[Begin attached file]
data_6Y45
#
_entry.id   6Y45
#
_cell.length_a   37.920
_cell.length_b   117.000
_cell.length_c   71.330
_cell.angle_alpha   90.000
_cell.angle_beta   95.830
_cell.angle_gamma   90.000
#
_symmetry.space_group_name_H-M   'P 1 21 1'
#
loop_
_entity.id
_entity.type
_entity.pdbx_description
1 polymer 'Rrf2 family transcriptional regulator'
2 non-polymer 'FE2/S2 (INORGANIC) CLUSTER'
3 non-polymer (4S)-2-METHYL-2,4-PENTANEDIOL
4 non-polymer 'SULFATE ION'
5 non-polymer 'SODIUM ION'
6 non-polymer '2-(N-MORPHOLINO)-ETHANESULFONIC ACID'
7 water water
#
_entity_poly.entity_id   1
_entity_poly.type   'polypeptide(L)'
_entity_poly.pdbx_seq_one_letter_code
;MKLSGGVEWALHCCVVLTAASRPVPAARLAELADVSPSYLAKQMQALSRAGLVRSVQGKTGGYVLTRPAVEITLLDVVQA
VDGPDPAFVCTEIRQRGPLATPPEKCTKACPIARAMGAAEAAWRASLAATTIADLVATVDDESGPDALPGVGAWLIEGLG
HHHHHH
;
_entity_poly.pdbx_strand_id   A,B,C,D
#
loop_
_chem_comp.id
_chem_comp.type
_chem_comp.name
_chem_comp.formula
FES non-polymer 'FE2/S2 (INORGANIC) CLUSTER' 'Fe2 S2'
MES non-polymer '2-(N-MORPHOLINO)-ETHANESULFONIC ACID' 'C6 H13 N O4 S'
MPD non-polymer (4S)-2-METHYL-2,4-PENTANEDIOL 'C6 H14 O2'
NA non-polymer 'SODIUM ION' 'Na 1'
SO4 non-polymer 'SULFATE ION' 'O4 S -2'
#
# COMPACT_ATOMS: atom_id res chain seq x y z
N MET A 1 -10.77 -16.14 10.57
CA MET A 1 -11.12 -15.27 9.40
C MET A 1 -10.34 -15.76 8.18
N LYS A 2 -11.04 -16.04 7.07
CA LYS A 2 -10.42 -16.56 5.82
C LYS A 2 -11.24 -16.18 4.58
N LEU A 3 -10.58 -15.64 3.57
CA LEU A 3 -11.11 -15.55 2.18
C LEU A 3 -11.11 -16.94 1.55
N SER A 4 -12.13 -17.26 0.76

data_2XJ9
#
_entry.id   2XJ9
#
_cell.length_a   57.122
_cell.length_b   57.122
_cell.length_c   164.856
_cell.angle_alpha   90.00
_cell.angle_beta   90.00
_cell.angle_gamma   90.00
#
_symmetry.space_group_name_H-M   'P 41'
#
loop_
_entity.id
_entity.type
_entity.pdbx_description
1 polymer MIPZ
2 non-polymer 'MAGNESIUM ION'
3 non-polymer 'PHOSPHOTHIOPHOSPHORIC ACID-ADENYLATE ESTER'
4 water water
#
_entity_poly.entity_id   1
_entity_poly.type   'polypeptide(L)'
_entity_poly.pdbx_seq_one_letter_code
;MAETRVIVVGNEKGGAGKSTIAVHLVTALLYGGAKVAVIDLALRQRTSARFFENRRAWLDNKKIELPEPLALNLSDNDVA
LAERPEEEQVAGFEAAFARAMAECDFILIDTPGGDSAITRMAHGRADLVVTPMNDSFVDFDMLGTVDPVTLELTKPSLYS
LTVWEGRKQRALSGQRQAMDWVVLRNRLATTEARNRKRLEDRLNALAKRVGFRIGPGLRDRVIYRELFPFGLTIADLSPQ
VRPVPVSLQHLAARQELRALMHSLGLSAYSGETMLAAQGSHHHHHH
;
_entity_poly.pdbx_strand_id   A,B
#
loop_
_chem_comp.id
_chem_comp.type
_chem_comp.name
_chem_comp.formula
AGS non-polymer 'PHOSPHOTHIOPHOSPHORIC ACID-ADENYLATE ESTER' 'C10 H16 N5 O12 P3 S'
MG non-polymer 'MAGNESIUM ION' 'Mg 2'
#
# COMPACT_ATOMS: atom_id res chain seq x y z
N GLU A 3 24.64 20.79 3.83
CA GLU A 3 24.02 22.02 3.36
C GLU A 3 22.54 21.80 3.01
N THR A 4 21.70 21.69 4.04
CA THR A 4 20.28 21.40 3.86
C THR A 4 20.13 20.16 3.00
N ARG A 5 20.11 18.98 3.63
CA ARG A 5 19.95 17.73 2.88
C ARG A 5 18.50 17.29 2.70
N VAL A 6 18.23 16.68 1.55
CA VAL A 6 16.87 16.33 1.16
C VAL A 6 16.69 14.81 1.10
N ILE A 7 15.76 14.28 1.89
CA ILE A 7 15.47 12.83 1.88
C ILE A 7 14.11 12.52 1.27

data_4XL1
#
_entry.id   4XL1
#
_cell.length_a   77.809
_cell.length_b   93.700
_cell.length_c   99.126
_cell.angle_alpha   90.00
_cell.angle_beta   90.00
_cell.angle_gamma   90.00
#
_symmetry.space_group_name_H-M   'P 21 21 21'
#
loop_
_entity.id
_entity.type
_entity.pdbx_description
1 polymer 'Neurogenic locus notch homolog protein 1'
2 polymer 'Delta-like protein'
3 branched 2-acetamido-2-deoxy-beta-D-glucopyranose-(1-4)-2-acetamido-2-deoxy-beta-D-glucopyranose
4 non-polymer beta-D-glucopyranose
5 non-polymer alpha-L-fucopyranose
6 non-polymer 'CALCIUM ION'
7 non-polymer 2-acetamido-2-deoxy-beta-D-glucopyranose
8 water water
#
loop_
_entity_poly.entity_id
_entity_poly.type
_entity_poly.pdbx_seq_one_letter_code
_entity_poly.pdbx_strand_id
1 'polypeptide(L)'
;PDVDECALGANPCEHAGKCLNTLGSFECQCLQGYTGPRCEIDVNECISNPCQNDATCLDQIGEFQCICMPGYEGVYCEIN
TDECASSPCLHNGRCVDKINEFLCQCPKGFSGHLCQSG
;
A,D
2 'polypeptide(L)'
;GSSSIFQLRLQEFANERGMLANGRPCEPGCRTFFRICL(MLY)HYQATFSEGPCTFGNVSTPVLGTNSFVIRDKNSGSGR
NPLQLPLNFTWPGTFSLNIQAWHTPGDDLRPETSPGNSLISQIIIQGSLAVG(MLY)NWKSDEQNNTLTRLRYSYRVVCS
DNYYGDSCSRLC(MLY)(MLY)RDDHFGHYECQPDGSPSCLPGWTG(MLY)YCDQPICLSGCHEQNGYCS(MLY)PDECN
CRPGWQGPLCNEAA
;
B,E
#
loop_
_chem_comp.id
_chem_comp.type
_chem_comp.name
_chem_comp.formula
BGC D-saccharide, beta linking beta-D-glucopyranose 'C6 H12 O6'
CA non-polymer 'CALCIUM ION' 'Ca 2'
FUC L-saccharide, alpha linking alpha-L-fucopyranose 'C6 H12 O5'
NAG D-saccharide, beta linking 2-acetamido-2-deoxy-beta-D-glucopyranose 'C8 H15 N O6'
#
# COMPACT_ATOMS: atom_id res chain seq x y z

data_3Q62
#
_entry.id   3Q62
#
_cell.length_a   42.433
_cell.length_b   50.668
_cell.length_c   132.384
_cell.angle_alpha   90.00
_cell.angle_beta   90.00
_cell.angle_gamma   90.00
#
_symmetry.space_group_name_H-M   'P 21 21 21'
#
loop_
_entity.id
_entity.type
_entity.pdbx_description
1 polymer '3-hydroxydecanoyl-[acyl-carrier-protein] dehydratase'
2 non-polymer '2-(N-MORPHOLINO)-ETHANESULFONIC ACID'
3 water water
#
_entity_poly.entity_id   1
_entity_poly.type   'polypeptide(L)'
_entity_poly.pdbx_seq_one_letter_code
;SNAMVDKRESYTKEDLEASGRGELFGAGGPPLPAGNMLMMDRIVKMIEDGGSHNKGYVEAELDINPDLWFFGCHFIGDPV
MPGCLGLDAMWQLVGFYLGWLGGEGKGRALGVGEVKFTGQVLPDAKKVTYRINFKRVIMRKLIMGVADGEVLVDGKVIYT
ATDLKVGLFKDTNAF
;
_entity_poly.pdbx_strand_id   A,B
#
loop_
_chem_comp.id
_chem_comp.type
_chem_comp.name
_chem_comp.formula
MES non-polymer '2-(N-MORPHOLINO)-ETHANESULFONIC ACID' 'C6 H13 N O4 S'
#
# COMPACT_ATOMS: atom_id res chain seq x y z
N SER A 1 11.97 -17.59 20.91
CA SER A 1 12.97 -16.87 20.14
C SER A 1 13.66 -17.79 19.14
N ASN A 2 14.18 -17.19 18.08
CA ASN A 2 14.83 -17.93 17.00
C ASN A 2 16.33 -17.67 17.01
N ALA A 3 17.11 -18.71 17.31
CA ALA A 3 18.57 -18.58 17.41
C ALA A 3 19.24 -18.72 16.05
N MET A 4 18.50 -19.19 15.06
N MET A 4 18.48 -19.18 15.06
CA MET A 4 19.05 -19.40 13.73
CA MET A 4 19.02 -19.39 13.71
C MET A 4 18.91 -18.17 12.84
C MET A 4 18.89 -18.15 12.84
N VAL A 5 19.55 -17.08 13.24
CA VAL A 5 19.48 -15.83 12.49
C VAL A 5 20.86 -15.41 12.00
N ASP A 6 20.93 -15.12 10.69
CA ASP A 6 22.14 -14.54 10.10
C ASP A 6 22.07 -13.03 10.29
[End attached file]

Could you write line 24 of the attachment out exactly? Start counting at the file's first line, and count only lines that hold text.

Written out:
7 water water